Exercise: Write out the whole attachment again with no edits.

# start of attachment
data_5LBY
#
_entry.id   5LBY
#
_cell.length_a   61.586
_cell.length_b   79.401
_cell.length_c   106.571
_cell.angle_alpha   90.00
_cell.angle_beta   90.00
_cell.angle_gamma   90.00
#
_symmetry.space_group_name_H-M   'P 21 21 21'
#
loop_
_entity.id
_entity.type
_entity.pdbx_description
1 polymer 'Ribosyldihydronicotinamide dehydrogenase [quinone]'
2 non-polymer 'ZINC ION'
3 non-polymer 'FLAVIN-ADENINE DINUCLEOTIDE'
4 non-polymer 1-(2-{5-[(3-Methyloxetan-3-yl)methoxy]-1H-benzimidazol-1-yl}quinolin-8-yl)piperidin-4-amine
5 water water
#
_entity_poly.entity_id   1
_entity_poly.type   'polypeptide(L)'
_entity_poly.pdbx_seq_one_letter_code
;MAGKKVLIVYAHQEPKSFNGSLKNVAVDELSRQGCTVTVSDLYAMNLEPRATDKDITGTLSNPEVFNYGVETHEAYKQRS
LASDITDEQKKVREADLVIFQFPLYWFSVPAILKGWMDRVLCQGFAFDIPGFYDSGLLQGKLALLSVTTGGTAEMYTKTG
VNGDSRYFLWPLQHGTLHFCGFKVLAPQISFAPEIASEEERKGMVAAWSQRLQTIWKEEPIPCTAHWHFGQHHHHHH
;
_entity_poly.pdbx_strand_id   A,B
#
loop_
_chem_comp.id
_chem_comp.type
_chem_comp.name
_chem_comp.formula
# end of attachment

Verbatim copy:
data_5LBY
#
_entry.id   5LBY
#
_cell.length_a   61.586
_cell.length_b   79.401
_cell.length_c   106.571
_cell.angle_alpha   90.00
_cell.angle_beta   90.00
_cell.angle_gamma   90.00
#
_symmetry.space_group_name_H-M   'P 21 21 21'
#
loop_
_entity.id
_entity.type
_entity.pdbx_description
1 polymer 'Ribosyldihydronicotinamide dehydrogenase [quinone]'
2 non-polymer 'ZINC ION'
3 non-polymer 'FLAVIN-ADENINE DINUCLEOTIDE'
4 non-polymer 1-(2-{5-[(3-Methyloxetan-3-yl)methoxy]-1H-benzimidazol-1-yl}quinolin-8-yl)piperidin-4-amine
5 water water
#
_entity_poly.entity_id   1
_entity_poly.type   'polypeptide(L)'
_entity_poly.pdbx_seq_one_letter_code
;MAGKKVLIVYAHQEPKSFNGSLKNVAVDELSRQGCTVTVSDLYAMNLEPRATDKDITGTLSNPEVFNYGVETHEAYKQRS
LASDITDEQKKVREADLVIFQFPLYWFSVPAILKGWMDRVLCQGFAFDIPGFYDSGLLQGKLALLSVTTGGTAEMYTKTG
VNGDSRYFLWPLQHGTLHFCGFKVLAPQISFAPEIASEEERKGMVAAWSQRLQTIWKEEPIPCTAHWHFGQHHHHHH
;
_entity_poly.pdbx_strand_id   A,B
#
loop_
_chem_comp.id
_chem_comp.type
_chem_comp.name
_chem_comp.formula